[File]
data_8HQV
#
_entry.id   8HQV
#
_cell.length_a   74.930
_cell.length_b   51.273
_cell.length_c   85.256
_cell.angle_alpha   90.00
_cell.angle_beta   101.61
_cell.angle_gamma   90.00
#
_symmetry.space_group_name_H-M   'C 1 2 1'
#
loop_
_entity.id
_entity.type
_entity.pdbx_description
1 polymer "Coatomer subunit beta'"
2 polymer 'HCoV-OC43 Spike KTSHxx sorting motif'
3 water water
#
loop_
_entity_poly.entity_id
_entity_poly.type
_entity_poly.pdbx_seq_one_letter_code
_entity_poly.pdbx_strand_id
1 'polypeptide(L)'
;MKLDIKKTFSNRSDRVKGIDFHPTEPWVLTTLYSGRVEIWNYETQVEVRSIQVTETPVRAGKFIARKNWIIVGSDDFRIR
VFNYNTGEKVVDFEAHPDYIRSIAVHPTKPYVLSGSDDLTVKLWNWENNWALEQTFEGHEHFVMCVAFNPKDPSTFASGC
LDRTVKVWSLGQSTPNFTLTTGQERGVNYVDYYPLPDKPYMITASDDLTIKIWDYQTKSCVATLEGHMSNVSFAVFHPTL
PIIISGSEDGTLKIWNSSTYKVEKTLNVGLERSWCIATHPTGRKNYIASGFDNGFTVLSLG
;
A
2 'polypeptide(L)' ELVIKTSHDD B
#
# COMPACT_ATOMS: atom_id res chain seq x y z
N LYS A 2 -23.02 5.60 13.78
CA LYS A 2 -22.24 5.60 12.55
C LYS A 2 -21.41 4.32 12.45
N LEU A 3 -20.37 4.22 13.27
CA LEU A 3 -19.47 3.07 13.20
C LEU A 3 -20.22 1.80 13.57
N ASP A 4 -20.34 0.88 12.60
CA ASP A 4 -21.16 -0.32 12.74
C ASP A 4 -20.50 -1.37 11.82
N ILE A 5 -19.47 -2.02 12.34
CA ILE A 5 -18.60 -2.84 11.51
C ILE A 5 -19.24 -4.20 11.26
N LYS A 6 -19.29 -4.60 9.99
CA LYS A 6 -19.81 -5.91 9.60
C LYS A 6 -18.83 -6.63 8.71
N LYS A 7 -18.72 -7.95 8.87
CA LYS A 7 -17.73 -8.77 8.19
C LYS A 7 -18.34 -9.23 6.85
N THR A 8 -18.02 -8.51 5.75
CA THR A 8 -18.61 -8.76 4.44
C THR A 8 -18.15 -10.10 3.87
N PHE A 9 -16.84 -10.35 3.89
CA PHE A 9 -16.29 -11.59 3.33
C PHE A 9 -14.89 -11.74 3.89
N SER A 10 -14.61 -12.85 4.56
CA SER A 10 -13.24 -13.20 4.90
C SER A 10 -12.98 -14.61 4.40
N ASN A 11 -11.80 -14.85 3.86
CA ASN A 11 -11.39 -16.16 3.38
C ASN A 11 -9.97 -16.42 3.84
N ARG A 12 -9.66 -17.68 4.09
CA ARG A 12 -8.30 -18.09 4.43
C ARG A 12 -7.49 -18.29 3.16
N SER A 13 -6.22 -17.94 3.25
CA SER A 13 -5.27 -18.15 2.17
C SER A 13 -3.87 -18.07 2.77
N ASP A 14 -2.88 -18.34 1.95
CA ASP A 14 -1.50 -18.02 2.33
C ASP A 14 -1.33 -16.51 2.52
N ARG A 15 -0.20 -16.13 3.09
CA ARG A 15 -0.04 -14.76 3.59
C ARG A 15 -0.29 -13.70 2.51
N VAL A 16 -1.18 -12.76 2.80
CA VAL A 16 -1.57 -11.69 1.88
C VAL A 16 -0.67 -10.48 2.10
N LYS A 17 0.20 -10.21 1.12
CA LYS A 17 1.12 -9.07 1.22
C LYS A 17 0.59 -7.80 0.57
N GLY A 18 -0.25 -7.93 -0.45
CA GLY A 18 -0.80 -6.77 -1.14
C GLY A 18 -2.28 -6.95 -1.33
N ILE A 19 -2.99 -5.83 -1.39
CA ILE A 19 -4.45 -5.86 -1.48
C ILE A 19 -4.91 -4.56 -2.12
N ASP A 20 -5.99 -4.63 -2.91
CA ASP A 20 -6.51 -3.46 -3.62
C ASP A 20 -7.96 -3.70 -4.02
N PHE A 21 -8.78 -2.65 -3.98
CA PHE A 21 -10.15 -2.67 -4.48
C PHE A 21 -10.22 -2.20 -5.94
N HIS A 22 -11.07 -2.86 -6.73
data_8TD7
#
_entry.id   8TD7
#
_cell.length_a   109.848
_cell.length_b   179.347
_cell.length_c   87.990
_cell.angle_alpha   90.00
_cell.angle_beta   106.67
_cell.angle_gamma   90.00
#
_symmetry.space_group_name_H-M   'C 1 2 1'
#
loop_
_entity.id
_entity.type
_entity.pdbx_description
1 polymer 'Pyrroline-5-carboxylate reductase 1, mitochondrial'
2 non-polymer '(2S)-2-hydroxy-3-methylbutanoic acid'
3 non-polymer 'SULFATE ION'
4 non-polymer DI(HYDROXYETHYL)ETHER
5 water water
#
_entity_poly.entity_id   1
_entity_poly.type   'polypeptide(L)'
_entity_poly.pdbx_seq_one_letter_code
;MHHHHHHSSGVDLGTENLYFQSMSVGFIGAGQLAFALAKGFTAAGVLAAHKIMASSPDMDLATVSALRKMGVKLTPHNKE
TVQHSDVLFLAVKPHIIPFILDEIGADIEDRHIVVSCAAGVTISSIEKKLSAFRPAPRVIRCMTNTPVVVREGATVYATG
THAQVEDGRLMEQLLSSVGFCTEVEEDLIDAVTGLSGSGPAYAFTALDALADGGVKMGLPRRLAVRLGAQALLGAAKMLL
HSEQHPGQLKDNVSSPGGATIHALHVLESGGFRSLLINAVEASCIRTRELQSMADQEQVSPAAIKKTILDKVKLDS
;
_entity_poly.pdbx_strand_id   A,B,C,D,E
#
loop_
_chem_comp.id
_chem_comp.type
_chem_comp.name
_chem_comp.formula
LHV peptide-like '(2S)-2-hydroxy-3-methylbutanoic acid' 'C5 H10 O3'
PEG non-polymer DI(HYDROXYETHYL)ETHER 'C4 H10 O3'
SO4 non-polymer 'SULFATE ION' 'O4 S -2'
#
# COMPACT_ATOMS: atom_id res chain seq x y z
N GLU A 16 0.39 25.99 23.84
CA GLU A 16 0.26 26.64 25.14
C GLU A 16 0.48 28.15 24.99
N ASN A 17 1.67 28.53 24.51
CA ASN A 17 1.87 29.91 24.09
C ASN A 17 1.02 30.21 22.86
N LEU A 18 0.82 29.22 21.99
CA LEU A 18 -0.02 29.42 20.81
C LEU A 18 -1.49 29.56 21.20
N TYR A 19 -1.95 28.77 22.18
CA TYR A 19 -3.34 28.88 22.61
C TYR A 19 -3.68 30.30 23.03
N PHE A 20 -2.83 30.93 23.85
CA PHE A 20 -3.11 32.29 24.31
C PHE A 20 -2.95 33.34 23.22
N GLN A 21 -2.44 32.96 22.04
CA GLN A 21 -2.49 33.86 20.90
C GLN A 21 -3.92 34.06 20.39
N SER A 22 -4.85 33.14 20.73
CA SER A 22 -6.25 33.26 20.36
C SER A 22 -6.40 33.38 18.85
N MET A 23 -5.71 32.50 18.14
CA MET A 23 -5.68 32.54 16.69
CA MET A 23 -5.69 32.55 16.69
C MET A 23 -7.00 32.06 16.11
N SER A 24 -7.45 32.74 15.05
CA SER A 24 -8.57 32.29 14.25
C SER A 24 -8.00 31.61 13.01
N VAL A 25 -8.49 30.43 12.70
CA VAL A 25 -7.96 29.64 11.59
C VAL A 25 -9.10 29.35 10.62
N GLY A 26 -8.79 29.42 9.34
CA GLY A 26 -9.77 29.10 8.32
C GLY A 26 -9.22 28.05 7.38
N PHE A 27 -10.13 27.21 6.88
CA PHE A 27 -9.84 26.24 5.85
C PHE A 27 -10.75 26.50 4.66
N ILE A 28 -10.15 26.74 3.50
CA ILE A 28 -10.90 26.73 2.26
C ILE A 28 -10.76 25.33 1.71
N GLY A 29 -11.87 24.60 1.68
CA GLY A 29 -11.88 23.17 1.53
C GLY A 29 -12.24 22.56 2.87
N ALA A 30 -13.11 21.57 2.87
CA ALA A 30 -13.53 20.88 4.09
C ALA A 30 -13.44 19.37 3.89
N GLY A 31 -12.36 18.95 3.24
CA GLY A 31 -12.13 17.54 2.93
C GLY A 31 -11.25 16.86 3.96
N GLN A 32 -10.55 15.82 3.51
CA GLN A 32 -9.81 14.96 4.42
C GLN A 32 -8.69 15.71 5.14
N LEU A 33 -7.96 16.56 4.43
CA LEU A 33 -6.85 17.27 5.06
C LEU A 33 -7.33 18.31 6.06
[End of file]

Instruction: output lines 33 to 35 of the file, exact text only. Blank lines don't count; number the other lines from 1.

A
2 'polypeptide(L)' ELVIKTSHDD B
#